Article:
A Northwest Treasure for Millennia
For 8,000 years or more, the indigenous peoples of this region have honored the Western Red Cedar as the “Mother Tree”. Across the range of this venerable tree, from southeast Alaska and northern California to inland areas of lower British Columbia and northern Idaho, Native peoples have used, and continue to use, every part of the Western Red Cedar.
The roots of the Western Red Cedar are sinewy and strong and can be braided into rope for lashing, or split into strands for weaving and basket-making. Cedar roots are difficult to dig out, so areas with soft or sandy soils, like the Fraser River with its high muddy banks, were sites of choice for the task.
Western Red Cedar wood was used to make nearly every necessity for daily life until the introduction of steel to the region. Cedar wood’s ability to split evenly, and its resistance to rot, made it the perfect material for homes and furniture, while carved cedar logs made swift and seaworthy canoes. Cedar wood was even fashioned into finely crafted boxes for interment of the dead. These boxes were often placed in trees to avoid desecration by wolves and other scavengers. One such graveyard was located on land that is now part of Lynden.
Western Red Cedar bark was also an indispensable material. Pulled carefully upward in long and wide strips from the living tree, it was then processed using techniques handed down from mother to daughter. Softened inner bark, or cambium, made skirts and capes and infant bedding. Outer bark made hats and baskets.
An excellent book on the many uses of cedar by the Salish people – available at the library – is “Cedar: tree of life to the Northwest Coast Indians”, by Hilary Stewart. It is replete with fascinating photographs and line drawings of the myriad ways Western Red Cedar was, and still is, used by Native peoples.
Western Red Cedar (Thuja plicata) occupies a unique and vital place in our region’s ecosystem. Along with Western Hemlock (Tsuga heterophylla) it comprises the climax forest of the Pacific Northwest, which can take over 300 years to develop. Sadly, these forests are now rare, but a living example can be found on the Baker River Trail, an easy and level trail, beginning at the headwaters of Baker Lake.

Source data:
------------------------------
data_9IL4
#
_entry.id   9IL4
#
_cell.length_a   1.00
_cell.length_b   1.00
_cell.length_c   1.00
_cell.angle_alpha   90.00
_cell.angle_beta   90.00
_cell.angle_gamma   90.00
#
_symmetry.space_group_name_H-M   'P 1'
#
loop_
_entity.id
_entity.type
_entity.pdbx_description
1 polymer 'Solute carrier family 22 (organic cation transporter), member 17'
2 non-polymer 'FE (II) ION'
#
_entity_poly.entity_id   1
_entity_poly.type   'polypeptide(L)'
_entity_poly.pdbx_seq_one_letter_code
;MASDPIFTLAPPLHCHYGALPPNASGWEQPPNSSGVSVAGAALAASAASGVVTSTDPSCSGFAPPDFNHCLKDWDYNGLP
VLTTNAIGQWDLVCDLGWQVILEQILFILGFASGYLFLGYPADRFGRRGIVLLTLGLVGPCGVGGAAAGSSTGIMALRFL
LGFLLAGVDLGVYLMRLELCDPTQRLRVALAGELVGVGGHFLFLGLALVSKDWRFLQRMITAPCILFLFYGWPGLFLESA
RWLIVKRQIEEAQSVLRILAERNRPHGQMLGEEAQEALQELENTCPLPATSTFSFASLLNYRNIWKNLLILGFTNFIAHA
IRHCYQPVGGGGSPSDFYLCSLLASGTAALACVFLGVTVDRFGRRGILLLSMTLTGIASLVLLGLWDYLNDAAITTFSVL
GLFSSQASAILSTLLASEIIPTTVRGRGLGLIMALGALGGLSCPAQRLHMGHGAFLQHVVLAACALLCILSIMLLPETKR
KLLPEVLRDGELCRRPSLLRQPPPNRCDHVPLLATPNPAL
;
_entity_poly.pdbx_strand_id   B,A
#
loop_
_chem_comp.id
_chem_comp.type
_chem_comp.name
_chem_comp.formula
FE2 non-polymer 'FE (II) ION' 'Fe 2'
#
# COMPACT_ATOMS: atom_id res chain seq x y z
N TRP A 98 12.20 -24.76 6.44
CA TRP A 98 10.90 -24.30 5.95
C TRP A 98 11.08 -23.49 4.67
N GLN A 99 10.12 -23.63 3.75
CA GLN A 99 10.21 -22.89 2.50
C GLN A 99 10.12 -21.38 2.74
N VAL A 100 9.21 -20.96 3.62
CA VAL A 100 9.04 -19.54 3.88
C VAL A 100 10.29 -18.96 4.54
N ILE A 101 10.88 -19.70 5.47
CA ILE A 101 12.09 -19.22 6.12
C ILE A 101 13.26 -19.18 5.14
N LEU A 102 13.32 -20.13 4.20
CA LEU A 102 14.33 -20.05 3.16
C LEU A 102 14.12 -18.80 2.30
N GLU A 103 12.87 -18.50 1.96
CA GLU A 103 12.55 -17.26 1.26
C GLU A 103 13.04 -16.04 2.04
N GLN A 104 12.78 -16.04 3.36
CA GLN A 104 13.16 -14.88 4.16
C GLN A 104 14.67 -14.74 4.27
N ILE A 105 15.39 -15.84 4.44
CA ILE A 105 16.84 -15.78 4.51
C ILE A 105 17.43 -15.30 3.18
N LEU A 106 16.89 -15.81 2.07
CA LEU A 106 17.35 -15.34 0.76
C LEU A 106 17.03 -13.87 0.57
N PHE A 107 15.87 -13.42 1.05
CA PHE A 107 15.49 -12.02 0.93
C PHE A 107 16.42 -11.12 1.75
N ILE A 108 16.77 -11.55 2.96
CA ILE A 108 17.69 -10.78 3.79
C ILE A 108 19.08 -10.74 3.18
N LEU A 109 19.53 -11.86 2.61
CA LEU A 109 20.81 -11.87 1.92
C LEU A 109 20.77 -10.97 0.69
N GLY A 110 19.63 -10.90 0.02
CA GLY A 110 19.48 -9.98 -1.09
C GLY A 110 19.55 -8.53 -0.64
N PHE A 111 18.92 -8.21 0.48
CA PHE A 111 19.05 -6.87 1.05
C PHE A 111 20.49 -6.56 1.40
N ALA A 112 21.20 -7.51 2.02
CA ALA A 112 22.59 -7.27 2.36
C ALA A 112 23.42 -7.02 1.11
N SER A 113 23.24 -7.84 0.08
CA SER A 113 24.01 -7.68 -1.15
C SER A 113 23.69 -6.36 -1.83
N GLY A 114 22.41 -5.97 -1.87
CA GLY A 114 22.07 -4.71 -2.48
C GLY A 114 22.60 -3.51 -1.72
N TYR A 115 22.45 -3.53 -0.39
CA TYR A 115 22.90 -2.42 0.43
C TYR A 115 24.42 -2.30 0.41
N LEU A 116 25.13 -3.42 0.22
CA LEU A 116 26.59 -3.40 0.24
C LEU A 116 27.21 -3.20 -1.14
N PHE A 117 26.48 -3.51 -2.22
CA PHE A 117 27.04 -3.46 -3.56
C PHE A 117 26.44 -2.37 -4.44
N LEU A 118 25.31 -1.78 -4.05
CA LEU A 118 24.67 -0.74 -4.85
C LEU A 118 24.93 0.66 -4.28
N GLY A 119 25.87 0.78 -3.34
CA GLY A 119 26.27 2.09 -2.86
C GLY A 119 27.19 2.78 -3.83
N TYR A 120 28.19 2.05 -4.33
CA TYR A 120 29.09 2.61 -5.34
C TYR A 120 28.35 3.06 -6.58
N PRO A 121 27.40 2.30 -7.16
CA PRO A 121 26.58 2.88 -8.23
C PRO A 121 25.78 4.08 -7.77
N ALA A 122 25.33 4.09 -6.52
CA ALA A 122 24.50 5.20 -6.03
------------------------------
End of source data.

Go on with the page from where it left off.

Mature Western Red Cedars provide habitat for diverse animals and plants. Bare branches at the crown provide perches for raptors such as bald eagles and osprey. Cavities in the trunk and near the roots provide dens for flying squirrel, bear, bobcat and other mammals and birds. Ferns, salal and salmonberry grow beneath the tree.
And in death, the cedar snag stands for a hundred years, a sentinel for wildlife and a striking figure on the landscape.
Virginia Naef is a contributing writer for Whatcom Million Trees Project. She has worn many hats, from construction laborer to wildlife biologist to laboratory technologist. But her greatest love is conservation biology. She has completed field studies on dam mitigation and river restoration for the Washington Department of Fish & Wildlife, and hatchery mitigation and fish habitat relationships in the South Fork Nooksack for the Lummi Tribe. Her Master’s Thesis through Huxley College is on the susceptibility of forest avifauna to nest predation in varying Northwestern landscapes.
Although retired, Virginia stays very busy on her 15 acre farm in Acme, as well as participating on the Boards of the Deming Friends of the Library and the Northwest All-Breed Goat Club. By helping the Whatcom Million Trees Project, she looks forward to bringing more trees to our beautiful region and to protecting the ones that are already here.